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Victoria has recorded 22 new cases of coronavirus as the state’s borders were strengthened and lockdown extended.
But in good news, all of the 22 new cases are linked to the state’s two outbreaks.
Melbourne remains a ghost town as Victoria’s lockdown continues. Credit:Getty
A mystery case in Roxburgh Park announced on Tuesday remains under investigation, but health authorities suspect the woman, aged in her 20s, is linked to the City of Hume outbreak in Melbourne’s north.
There was one case in hotel quarantine, taking the state’s active cases to 118. Testing numbers were strong, with 59,355 tests processed on Tuesday while 18,099 Victorians rolled up their sleeves for a COVID-19 jab.
On Tuesday, Premier Daniel Andrews questioned New South Wales’ containment of its coronavirus outbreak, labelling it a “second wave”.
The hard block on entries from red zones, including all of NSW and the ACT, will last for at least two weeks and rehashes the rigid border policy that had not been adopted since the new year period, when thousands of Victorians found themselves stranded interstate.
Under the new rules, the only people allowed into Victoria are authorised workers and those with compassionate exemptions.
Mr Andrews extended Victoria’s lockdown for another week after 13 new cases – including one mystery case – were recorded on Tuesday. Stay-at-home orders, a five-kilometre movement limit and mask-wearing in all settings will remain in place until 11.59pm next Tuesday.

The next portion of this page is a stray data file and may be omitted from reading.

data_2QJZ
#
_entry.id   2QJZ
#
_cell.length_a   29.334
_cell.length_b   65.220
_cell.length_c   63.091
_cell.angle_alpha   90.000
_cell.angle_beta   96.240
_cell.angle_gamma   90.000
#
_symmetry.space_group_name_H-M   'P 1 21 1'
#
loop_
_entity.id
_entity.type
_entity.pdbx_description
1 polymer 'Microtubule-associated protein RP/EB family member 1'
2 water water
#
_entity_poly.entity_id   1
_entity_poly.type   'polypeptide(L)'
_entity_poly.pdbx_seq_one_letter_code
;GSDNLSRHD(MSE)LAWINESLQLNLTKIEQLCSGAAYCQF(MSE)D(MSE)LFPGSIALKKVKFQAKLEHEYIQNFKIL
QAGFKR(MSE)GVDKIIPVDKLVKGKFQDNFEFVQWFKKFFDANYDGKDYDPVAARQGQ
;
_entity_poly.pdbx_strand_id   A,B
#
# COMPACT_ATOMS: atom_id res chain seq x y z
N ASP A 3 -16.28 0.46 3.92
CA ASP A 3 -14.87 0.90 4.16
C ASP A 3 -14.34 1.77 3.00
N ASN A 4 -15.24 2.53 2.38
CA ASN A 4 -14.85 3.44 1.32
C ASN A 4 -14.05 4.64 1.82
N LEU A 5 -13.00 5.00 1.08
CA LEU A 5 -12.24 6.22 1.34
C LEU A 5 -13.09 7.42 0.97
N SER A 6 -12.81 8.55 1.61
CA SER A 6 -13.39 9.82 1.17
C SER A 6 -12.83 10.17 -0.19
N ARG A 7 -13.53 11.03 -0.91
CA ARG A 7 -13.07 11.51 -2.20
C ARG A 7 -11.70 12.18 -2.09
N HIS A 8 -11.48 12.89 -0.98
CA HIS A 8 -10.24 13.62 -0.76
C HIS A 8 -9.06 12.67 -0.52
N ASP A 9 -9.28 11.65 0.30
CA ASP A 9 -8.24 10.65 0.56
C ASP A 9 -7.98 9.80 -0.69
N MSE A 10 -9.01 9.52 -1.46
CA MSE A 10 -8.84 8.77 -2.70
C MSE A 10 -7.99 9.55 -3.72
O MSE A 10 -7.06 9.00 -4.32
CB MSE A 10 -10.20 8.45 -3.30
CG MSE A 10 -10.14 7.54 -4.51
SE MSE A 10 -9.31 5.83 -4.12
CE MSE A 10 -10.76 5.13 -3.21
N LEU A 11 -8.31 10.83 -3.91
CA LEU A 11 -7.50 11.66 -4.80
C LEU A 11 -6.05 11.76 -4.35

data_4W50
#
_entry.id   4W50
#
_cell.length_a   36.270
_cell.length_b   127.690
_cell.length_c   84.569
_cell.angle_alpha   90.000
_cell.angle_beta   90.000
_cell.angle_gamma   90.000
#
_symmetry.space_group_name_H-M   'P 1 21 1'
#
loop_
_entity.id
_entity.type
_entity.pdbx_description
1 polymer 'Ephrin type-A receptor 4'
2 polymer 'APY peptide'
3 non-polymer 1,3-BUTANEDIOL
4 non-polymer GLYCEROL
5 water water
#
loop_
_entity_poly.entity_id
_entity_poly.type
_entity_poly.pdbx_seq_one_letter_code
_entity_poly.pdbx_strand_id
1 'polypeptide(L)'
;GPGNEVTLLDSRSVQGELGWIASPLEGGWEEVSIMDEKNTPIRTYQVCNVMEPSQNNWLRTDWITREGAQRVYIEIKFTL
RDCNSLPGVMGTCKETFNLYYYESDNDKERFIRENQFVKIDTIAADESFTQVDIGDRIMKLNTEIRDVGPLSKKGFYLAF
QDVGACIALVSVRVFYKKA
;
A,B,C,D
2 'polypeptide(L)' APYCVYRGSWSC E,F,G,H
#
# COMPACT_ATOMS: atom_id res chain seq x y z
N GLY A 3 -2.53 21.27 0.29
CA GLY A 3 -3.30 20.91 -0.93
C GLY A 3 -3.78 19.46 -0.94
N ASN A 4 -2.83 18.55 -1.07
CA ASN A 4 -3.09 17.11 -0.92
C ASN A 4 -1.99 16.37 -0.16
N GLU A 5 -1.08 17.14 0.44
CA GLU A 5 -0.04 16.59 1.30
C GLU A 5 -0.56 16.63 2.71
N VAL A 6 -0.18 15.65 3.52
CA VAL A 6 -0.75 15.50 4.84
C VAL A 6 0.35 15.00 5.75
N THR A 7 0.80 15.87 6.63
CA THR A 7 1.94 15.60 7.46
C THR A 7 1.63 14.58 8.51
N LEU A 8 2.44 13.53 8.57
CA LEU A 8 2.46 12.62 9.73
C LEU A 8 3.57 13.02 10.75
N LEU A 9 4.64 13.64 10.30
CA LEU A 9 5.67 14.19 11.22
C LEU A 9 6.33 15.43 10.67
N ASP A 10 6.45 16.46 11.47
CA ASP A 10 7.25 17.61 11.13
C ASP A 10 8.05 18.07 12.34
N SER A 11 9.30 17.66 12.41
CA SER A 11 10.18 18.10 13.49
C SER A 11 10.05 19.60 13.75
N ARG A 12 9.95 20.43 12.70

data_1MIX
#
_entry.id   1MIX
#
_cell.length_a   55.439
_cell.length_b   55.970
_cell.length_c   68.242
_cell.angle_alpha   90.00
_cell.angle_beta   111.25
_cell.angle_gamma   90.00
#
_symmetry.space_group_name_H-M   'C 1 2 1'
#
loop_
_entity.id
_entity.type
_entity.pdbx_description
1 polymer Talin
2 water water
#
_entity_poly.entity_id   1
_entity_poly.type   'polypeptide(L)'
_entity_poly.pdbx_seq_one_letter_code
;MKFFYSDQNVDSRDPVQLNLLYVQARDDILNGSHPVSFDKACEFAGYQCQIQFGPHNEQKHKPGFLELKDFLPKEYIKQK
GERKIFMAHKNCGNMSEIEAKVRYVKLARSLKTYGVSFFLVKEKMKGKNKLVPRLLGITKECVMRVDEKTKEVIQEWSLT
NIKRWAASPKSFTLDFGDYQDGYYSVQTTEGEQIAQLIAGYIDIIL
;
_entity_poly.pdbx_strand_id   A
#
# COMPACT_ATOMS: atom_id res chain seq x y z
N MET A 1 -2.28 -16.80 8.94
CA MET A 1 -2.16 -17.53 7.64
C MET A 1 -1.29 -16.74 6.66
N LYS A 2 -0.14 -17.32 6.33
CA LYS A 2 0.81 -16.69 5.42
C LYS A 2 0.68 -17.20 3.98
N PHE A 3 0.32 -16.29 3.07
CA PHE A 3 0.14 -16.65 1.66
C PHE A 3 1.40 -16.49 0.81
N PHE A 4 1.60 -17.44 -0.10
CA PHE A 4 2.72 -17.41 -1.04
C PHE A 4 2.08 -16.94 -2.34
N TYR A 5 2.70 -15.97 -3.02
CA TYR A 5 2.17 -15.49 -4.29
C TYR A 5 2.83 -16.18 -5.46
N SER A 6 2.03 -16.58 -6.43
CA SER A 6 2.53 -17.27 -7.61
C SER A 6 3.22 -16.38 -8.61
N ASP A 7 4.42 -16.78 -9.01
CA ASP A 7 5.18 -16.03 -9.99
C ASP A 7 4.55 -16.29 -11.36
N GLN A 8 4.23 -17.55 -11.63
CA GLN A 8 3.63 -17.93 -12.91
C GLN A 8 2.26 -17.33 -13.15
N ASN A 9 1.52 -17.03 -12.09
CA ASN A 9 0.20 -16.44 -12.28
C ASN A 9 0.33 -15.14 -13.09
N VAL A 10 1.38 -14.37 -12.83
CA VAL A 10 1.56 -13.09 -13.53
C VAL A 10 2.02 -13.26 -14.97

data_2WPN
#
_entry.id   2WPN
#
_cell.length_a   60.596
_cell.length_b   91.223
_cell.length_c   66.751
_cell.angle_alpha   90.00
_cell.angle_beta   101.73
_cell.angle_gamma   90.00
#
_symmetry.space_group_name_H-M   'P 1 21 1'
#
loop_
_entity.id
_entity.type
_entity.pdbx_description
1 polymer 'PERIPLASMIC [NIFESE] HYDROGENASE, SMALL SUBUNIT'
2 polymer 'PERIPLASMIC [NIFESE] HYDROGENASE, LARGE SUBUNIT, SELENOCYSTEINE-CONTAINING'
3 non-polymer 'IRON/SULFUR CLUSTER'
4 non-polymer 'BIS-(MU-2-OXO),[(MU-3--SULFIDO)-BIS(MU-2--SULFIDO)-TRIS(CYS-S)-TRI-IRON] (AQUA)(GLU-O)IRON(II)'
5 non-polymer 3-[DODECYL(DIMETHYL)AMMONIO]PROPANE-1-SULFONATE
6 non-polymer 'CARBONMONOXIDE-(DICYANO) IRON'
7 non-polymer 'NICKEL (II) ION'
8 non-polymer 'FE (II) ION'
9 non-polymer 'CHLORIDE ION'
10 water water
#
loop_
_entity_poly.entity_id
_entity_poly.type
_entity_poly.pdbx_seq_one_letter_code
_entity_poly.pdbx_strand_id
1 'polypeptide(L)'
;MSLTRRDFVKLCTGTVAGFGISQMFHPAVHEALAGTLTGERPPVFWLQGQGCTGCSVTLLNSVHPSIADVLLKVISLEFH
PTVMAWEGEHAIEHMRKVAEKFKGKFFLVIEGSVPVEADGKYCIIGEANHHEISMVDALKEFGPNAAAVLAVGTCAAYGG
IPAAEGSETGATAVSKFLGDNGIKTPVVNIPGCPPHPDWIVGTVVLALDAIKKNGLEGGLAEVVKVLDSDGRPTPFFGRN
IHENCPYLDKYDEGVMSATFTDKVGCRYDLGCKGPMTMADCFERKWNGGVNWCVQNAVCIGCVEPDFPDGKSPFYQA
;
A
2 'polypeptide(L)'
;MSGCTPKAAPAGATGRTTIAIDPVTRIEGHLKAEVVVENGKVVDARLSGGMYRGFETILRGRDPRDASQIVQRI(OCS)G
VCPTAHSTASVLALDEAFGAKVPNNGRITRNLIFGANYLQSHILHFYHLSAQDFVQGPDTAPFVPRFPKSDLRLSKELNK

Melbourne will have spent 185 days – or six months – under tough coronavirus restrictions when the state is due to be released from lockdown next week.
In some areas of Melbourne, like Brimbank in the city’s west and north west and Wyndham in Melbourne’s outer south west, Victorians have been subjected to even longer hard lockdowns.
The state is in the middle of its fifth lockdown since the COVID-19 pandemic began and has been forced to shut down more than any other state in the past year.
Mr Andrews said further business support would be announced for the hardest-hit industries on Wednesday.
“We know the businesses and families will do it tough over these next seven days,” Mr Andrews said.
Victorian Chamber of Commerce and Industry chief Paul Guerra said the extension was devastating for businesses.
“Businesses understand the need to protect public health, but they can’t keep bearing the disproportionate cost of lockdowns,” he said.
South Australia moved into its own seven-day lockdown from 6pm on Tuesday in response to a cluster sourced back to a man who spent 10 days in hospital in Sydney before flying to Adelaide. South Australia will be declared a red zone from 11.59pm on Wednesday.
Mr Andrews acknowledged the “very challenging” call to ban all arrivals from Sydney, a move that resembles his “greatest good for the greatest number” push to slash international arrival caps in the hope of avoiding further lockdowns.
Victorians in red zones, as defined by Chief Health Officer Brett Sutton, were previously allowed to complete their 14-day quarantine at home.
Mr Andrews revealed eased restrictions in the ensuing weeks would hinge heavily on virus numbers in Sydney and “measures they may put in place”.
“I’ll just remind you all, we had a ‘ring of steel’ around Melbourne last year, and it didn’t just protect Victoria, it protected the whole country,” he said, in reference to the police checkpoints installed to separate Melbourne from regional Victoria.
With Michael Fowler, Aisha Dow and Melissa Cunningham
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